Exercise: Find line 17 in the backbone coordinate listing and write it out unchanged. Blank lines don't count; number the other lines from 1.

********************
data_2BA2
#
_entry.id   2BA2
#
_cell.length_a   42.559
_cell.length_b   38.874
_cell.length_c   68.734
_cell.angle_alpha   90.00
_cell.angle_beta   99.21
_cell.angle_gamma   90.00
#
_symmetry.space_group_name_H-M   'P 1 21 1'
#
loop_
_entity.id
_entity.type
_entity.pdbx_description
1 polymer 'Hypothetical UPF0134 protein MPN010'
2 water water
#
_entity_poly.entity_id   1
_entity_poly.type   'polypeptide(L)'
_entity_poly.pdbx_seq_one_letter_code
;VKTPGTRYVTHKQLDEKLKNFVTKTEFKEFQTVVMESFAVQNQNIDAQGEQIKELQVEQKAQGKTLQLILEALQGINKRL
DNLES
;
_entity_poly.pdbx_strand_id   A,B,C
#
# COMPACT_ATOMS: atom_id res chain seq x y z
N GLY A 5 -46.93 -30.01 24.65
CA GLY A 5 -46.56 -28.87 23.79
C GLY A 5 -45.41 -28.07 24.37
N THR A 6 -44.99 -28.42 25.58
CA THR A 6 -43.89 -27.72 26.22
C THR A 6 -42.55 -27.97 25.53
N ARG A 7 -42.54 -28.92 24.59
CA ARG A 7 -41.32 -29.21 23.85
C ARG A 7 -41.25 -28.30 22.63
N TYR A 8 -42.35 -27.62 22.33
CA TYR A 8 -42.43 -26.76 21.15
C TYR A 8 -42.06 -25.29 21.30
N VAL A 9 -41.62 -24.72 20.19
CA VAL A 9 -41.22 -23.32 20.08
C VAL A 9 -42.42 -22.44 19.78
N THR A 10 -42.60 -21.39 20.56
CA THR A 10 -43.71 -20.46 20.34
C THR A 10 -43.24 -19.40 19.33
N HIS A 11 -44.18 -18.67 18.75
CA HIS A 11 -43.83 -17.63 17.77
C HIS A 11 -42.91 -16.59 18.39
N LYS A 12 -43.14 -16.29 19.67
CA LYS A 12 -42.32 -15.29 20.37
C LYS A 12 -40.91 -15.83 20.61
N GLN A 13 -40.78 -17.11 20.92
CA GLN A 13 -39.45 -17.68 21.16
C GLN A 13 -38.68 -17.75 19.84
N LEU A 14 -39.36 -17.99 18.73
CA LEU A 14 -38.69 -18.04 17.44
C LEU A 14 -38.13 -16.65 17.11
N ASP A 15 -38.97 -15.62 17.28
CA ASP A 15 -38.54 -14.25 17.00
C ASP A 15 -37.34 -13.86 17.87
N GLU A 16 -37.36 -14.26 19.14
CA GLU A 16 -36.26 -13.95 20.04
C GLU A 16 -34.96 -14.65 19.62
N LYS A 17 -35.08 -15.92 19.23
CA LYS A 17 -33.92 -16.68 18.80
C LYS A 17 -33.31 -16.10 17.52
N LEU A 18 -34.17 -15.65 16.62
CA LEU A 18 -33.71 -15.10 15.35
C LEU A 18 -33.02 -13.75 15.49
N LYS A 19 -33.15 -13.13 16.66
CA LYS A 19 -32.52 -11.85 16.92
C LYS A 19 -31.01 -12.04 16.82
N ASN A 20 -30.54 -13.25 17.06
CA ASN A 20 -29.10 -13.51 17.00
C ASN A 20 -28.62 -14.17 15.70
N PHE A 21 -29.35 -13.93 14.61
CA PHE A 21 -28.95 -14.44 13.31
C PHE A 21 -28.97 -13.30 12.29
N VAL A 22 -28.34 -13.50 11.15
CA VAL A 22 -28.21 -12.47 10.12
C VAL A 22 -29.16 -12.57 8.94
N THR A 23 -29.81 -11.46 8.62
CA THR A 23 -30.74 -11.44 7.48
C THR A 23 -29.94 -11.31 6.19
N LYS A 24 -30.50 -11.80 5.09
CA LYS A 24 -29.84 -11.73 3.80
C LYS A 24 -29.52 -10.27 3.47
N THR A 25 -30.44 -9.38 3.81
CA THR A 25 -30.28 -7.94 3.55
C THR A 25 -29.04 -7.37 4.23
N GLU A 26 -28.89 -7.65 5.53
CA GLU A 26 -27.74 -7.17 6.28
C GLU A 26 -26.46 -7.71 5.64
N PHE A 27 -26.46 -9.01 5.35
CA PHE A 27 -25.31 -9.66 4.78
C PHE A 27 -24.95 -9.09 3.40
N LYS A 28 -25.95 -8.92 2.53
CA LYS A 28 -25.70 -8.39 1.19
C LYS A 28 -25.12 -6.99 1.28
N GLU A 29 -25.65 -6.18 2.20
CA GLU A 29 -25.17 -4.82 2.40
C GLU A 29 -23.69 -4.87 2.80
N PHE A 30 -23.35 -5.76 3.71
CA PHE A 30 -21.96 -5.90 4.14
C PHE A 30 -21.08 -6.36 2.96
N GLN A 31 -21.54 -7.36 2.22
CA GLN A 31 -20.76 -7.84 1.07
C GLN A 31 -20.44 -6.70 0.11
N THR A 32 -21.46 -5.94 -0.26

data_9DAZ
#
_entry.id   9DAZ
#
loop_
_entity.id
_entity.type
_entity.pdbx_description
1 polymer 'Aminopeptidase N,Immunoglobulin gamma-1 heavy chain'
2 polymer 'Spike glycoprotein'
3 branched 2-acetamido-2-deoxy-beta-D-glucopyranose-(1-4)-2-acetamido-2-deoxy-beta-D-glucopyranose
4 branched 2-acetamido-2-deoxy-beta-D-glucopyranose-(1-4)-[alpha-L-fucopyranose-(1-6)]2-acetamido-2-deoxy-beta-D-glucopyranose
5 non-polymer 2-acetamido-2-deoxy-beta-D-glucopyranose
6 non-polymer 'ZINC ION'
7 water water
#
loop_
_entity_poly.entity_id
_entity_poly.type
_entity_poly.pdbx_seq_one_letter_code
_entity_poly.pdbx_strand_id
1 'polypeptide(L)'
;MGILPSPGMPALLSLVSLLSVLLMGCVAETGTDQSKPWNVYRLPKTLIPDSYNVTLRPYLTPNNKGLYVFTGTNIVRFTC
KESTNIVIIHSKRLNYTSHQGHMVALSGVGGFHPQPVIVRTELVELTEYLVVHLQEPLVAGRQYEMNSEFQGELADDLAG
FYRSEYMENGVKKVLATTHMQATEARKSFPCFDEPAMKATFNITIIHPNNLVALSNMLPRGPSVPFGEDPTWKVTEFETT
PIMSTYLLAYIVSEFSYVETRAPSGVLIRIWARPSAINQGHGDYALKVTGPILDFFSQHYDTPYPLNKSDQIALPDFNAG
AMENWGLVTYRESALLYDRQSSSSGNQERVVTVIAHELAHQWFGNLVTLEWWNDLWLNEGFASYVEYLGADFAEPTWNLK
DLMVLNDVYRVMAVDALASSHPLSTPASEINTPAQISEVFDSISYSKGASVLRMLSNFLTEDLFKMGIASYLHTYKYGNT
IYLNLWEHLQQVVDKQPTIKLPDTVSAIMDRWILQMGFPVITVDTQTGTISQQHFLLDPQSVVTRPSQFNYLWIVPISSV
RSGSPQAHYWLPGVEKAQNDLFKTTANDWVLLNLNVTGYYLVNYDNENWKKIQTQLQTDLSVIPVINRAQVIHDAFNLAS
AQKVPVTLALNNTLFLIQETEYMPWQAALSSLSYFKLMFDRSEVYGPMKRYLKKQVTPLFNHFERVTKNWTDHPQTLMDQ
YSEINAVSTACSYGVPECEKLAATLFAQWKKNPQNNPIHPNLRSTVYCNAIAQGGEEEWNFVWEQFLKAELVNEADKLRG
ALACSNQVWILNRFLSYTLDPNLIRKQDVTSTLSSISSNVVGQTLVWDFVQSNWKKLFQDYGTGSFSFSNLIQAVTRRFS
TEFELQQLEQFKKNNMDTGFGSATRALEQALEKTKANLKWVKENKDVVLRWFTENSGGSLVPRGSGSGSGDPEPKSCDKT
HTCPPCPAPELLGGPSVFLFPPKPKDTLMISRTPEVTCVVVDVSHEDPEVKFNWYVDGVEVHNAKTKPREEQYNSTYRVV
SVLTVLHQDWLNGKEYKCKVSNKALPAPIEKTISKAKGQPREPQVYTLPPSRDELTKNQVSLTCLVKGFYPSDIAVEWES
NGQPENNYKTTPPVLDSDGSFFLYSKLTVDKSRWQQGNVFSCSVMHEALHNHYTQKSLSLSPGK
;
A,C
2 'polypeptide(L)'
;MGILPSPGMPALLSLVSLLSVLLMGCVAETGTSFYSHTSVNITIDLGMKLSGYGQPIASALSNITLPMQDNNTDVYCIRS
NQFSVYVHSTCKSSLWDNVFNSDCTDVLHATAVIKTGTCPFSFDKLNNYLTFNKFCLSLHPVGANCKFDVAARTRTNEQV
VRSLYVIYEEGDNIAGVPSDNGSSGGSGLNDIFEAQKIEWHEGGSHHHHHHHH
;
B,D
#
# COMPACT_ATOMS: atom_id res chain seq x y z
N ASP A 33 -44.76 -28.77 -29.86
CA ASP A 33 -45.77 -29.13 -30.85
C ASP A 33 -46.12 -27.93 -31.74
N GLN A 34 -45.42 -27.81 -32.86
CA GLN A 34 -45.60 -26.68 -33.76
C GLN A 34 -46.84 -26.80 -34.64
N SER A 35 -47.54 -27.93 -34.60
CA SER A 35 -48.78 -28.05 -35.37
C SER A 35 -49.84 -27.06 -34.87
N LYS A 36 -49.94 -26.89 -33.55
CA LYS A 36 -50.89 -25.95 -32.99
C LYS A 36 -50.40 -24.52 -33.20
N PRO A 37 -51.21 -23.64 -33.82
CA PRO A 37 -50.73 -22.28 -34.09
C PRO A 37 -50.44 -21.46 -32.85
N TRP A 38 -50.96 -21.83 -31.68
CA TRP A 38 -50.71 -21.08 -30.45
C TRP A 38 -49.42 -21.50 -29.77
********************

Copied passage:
_entity.pdbx_description